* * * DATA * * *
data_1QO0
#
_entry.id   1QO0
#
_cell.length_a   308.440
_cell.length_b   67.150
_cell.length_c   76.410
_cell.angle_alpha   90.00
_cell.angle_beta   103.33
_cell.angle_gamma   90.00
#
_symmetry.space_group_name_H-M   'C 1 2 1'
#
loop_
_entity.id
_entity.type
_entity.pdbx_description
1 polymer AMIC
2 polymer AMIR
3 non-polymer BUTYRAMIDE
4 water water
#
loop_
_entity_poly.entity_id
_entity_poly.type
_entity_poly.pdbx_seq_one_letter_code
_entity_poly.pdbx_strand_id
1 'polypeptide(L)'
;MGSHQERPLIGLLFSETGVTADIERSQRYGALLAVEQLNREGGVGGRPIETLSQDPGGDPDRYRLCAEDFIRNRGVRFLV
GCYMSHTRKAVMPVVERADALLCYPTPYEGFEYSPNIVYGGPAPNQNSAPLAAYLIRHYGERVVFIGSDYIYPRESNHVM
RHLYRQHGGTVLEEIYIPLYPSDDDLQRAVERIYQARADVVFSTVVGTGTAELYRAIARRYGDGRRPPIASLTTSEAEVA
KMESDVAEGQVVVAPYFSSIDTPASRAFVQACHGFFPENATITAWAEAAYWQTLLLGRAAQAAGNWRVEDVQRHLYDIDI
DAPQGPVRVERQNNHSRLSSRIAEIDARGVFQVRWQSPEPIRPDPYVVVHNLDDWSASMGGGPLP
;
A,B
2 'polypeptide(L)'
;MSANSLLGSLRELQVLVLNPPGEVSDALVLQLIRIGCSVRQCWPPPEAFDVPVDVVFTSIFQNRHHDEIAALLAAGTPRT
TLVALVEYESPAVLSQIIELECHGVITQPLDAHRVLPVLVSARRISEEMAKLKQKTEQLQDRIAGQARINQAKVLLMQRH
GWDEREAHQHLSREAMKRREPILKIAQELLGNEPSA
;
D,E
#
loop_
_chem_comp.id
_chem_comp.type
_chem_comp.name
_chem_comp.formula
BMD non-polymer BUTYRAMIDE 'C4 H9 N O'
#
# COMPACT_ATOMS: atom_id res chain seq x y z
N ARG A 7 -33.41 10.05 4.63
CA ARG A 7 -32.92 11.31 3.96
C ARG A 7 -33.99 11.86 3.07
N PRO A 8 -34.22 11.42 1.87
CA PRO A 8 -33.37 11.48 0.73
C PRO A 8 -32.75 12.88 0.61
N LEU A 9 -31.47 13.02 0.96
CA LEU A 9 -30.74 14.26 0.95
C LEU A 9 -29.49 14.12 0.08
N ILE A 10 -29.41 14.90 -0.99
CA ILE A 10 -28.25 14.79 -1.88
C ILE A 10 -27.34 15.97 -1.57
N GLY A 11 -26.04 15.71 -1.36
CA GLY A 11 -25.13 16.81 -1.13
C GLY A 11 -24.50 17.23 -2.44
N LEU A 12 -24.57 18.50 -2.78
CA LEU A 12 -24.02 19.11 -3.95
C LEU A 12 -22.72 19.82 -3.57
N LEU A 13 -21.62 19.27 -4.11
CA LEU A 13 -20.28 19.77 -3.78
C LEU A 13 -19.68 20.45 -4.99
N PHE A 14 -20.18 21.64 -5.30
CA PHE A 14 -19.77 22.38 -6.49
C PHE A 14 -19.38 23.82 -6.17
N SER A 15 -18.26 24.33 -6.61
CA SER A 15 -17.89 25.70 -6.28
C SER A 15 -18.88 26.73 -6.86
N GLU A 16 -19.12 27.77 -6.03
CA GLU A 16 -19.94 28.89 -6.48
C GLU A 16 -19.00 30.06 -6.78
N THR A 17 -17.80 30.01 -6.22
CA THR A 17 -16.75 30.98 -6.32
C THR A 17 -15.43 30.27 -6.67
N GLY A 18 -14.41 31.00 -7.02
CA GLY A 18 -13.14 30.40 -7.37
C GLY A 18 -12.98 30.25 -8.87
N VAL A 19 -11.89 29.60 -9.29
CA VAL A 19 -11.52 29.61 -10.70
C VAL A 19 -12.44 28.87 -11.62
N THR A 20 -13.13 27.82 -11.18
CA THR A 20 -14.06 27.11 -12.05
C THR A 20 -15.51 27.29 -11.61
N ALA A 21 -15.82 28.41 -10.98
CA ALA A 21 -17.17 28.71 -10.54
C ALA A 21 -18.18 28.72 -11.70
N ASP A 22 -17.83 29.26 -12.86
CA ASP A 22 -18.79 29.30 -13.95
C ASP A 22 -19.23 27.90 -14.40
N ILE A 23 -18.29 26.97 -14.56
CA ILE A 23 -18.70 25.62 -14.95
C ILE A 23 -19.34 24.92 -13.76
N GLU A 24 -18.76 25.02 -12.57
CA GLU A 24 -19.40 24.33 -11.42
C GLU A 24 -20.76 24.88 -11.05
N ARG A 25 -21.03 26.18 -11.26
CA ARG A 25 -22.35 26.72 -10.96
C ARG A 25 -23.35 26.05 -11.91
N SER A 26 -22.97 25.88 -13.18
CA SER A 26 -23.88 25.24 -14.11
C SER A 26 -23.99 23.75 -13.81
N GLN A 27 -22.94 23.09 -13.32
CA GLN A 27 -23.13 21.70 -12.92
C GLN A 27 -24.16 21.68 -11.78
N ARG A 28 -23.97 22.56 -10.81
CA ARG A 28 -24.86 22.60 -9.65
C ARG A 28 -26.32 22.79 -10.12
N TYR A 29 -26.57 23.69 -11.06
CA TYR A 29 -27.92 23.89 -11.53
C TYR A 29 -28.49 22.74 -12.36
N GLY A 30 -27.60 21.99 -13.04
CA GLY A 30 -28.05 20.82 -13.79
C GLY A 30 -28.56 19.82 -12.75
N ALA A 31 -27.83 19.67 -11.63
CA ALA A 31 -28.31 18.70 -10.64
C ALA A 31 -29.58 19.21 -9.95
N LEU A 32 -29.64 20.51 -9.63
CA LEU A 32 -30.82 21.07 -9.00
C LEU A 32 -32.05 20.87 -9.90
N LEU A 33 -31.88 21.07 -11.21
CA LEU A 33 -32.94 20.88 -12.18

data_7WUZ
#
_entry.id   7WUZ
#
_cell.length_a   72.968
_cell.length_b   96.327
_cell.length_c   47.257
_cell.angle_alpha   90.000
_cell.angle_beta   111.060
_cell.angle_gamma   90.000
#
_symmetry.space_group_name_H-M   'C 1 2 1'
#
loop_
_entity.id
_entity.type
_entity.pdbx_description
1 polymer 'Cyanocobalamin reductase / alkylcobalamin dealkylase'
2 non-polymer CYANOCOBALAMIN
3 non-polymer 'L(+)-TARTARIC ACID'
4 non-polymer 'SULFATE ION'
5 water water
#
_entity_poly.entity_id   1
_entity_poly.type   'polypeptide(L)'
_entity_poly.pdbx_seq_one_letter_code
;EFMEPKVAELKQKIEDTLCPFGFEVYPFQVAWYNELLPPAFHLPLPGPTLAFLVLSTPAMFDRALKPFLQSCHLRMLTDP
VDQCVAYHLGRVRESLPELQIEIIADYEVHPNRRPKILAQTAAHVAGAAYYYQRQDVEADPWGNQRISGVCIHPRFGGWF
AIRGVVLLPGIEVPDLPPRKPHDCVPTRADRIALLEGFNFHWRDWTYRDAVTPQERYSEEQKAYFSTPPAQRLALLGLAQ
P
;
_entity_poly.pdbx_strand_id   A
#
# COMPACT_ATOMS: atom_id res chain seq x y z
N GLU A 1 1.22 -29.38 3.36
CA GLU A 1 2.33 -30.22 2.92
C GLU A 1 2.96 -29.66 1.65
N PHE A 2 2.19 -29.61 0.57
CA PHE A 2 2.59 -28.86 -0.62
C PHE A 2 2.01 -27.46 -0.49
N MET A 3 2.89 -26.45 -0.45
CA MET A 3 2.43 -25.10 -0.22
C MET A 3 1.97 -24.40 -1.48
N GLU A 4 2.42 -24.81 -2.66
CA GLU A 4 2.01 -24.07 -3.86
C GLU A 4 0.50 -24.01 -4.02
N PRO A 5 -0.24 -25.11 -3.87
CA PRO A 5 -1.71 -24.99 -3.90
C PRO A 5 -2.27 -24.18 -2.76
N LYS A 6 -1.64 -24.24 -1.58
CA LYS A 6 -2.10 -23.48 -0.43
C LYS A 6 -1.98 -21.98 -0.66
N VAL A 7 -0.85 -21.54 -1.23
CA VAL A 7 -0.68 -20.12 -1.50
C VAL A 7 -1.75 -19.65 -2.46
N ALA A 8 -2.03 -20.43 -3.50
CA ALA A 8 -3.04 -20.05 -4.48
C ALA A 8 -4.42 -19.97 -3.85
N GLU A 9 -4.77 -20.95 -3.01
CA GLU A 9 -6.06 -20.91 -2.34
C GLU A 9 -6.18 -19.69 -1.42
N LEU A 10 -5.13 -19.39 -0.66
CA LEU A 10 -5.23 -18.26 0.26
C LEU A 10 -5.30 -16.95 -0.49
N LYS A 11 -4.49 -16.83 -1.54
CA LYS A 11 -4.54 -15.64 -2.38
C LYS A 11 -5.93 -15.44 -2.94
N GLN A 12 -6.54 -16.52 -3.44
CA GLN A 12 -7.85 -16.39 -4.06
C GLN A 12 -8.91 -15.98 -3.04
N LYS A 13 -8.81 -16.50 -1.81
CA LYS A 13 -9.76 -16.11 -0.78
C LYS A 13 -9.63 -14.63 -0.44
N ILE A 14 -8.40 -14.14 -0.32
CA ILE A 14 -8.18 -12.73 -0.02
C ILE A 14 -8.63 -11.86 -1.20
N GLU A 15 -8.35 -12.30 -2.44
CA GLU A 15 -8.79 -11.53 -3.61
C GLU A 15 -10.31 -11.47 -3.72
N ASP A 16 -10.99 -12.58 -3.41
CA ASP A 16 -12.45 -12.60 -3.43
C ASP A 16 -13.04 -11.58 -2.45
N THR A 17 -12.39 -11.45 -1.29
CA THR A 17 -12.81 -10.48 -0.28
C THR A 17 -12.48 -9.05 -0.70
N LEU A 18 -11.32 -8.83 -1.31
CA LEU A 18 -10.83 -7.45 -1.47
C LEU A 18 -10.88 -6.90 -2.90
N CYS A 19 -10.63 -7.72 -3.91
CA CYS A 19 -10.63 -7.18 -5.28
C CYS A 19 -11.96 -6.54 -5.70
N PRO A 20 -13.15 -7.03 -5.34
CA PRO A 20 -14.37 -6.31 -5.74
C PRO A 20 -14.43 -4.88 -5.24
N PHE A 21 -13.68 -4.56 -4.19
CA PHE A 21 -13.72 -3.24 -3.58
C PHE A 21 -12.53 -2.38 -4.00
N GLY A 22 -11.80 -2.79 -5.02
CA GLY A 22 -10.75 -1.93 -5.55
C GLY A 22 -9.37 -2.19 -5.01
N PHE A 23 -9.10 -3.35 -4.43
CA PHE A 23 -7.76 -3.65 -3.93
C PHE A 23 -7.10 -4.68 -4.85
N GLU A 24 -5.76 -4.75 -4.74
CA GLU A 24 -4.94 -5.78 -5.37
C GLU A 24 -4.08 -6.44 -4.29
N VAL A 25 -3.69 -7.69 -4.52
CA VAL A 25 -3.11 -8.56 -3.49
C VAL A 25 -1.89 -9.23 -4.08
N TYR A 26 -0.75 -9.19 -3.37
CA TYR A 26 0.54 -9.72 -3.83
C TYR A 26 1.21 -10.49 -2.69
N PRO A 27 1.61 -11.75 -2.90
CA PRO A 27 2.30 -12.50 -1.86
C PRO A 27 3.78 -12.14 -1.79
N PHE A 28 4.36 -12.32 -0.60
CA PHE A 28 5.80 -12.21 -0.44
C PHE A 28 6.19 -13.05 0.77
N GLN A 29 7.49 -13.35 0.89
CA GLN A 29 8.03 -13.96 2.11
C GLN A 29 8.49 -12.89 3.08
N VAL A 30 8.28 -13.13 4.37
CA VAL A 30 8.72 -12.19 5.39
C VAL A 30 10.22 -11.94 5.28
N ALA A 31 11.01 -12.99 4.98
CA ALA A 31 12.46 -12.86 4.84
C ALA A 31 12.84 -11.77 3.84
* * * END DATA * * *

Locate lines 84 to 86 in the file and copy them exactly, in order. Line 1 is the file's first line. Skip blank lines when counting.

N GLY A 18 -14.41 31.00 -7.02
CA GLY A 18 -13.14 30.40 -7.37
C GLY A 18 -12.98 30.25 -8.87